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  Friday, April 19, 2002

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Special to SLAM! Sports

A weekly
SLAM! Wrestling
Editorial Column
Goodbye to Rocky

Down the Ramp

By NICK TYLWALK -- For SLAM! Wrestling

There's no doubt that I'm officially enjoying the farewell tour of one of the most charismatic performers ever to grace a wrestling ring. Years from now, we'll be able to look back on 2002 and say we got to see a star who had the fans in the palm of his hand, a man who got to the very top of the business. Honestly, wrestling just won't be the same without him. And I'm not talking about Hulk Hogan - I'm talking about The Rock.

Maybe I'm getting a little overdramatic, but I don't think so. If "The Scorpion King" is a big hit - and the reviews have been pretty favorable - I'm guessing that we have less than two years to enjoy Dwayne Johnson, the wrestler. Call it a hunch. Actually, call it a bit more than a hunch ever since The Rock's appearance on ESPN's Unscripted left a very strong impression that Mr. Johnson would like to make movies on a regular basis.

Humor me for a second and allow me to state the obvious. The Rock has everything it takes to be an A-list action star: good looks, an incredible physique and the type of screen presence that can't be taught. Add in the name recognition that he brings with him from the WWF and Hollywood would be nuts nut to consider him for summer blockbuster-type roles. His appearances on Saturday Night Live suggest he could handle comedic roles, and the People's Champ himself thinks he could tackle a serious dramatic role with a decade or so of training. The sky's the limit is a cliche, but it fits here.

Given all of that, you could hardly blame the guy if he chooses to walk away from sports entertainment in favor of plain old entertainment. It's a lot easier to make your millions in front of the camera (even if you're doing your own stunts) then taking bumps in the ring. Call it the Mick Foley lesson, with one difference being that The Rock didn't have to take nearly as many chair shots to the head to learn it.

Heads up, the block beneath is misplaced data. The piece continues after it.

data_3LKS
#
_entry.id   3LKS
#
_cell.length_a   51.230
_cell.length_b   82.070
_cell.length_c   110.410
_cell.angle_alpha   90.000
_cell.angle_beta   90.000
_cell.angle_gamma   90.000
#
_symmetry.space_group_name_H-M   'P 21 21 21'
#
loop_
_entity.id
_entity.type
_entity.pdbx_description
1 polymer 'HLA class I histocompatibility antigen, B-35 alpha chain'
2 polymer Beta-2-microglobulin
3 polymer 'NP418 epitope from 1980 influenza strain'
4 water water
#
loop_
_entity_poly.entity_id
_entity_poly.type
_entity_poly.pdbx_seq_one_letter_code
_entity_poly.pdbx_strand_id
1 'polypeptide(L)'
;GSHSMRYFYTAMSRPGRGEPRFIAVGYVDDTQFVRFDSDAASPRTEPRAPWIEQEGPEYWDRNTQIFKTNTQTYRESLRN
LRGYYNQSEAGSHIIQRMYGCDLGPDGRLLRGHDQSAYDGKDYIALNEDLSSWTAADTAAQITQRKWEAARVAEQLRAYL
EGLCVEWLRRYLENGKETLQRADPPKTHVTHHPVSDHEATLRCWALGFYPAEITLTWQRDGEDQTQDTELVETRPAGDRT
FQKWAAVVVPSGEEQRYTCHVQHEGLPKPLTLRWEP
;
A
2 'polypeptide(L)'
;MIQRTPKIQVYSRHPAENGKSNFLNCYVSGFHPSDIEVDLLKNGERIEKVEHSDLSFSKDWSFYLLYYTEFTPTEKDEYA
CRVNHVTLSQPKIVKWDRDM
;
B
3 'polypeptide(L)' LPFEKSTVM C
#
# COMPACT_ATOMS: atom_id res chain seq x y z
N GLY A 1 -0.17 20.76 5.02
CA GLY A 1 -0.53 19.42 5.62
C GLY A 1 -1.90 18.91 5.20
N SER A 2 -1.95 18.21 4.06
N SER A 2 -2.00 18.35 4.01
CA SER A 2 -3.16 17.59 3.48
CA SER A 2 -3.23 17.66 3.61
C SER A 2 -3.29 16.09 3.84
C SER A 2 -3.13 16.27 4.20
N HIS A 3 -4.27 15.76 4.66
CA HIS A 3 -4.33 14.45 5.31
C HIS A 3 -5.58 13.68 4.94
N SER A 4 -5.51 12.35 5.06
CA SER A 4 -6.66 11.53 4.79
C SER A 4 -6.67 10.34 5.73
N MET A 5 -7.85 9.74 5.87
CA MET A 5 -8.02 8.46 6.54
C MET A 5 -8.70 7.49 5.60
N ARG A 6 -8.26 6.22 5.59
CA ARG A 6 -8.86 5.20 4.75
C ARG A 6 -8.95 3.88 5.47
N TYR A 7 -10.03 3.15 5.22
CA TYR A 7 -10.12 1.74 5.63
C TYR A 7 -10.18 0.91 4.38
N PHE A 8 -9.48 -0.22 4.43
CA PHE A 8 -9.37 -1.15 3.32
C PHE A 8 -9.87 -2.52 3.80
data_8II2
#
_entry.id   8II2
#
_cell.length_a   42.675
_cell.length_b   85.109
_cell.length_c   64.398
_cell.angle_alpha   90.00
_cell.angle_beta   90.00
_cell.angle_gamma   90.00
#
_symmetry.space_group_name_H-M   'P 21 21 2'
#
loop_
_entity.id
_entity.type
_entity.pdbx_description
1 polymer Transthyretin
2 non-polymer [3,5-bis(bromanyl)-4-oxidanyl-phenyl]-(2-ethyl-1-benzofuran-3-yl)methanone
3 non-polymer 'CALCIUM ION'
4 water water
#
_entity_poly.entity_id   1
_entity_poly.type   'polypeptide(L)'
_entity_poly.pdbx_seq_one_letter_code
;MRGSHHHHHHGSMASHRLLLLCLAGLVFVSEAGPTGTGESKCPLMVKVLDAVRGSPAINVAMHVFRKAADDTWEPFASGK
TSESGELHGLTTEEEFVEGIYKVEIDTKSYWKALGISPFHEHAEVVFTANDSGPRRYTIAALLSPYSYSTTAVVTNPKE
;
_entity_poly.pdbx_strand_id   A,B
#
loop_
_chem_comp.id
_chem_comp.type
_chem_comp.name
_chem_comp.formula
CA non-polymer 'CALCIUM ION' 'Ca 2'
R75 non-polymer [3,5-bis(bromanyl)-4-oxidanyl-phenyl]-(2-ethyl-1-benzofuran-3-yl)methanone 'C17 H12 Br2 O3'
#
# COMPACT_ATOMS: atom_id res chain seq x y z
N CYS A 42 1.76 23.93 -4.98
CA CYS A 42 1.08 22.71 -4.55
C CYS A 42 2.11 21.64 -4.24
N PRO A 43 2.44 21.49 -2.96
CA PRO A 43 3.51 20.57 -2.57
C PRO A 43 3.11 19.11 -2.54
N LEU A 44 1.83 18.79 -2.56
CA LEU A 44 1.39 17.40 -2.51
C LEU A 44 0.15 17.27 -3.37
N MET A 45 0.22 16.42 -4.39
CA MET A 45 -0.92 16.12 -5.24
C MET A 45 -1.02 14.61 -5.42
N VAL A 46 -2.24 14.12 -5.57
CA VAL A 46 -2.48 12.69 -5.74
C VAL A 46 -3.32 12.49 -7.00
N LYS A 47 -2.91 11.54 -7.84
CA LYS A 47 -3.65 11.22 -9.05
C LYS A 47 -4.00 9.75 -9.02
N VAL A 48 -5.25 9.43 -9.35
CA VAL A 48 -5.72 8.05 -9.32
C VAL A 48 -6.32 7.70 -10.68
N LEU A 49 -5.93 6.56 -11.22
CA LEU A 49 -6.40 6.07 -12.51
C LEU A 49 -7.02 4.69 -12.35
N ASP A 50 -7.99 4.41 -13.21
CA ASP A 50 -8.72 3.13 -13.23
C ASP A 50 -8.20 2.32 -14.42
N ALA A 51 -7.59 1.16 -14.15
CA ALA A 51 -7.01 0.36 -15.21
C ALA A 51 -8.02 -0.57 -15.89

The other big difference is that unlike Foley, and despite being born into a wrestling family, The Rock didn't have his heart set on a career in the squared circle from the time he was a boy. If injuries hadn't derailed his career, we might only know Dwayne Johnson from his exploits on the gridiron. Everything we know about him suggests he respects the wrestling business, and he might even love it. But was he guaranteed to be a lifer like, say, a Chris Benoit? I think we've known for a while now that he wasn't.

There's not really much the WWF can do except enjoy the ride while it lasts. True to form, they've done an outstanding job capitalizing on The Rock's side ventures thus far, and I wouldn't expect that to change in the future. If I were on the writing team, I'd think about giving him one more run with the World Title in the not too distant future. And if "The Scorpion King" clears $150 million, I'd do it even sooner.

I know Rocky isn't everyone's favorite wrestler, and there's probably some people reading this who would actually be glad to see him go. Personally, I really only warmed up to him after his heel turn at Survivor Series '98, and I attribute that more to the booking of the event than anything else. I doubt anyone would argue that his in-ring technique has become a lot sloppier over the last few years.

I also doubt many people can say that The Rock hasn't made them smile with one or two of his promos. I can think of numerous times when I was taking notes on a boring edition of Raw until Rocky injected a bit of energy into it. His antics with the poor backstage reporters and his spot-on mocking of other performers are classic. Since this is wrestling, I'd be remiss if I didn't mention a couple of great matches he took part in, including his ladder match with Triple H at SummerSlam '98 and a number of his bouts with Foley.

It will be hard not to think about all of this when I go to see "The Scorpion King" on Saturday night. I'll try not to look at my ticket and see it contributing to the departure of a WWF superstar, but rather helping a talented entertainer reach the next stage of his career.

Previous Columns

April 5 ... Boarding the Hulkamania bandwagon
March 29 ... WWF split finally here
March 22 ... WWF should just relax
March 15 ... WrestleMania, slamdunk or air ball?
March 1 ... WWF return a test for Hall
Feb. 22 ... WWF return a test for Hall
Feb. 15 ... Nick who?

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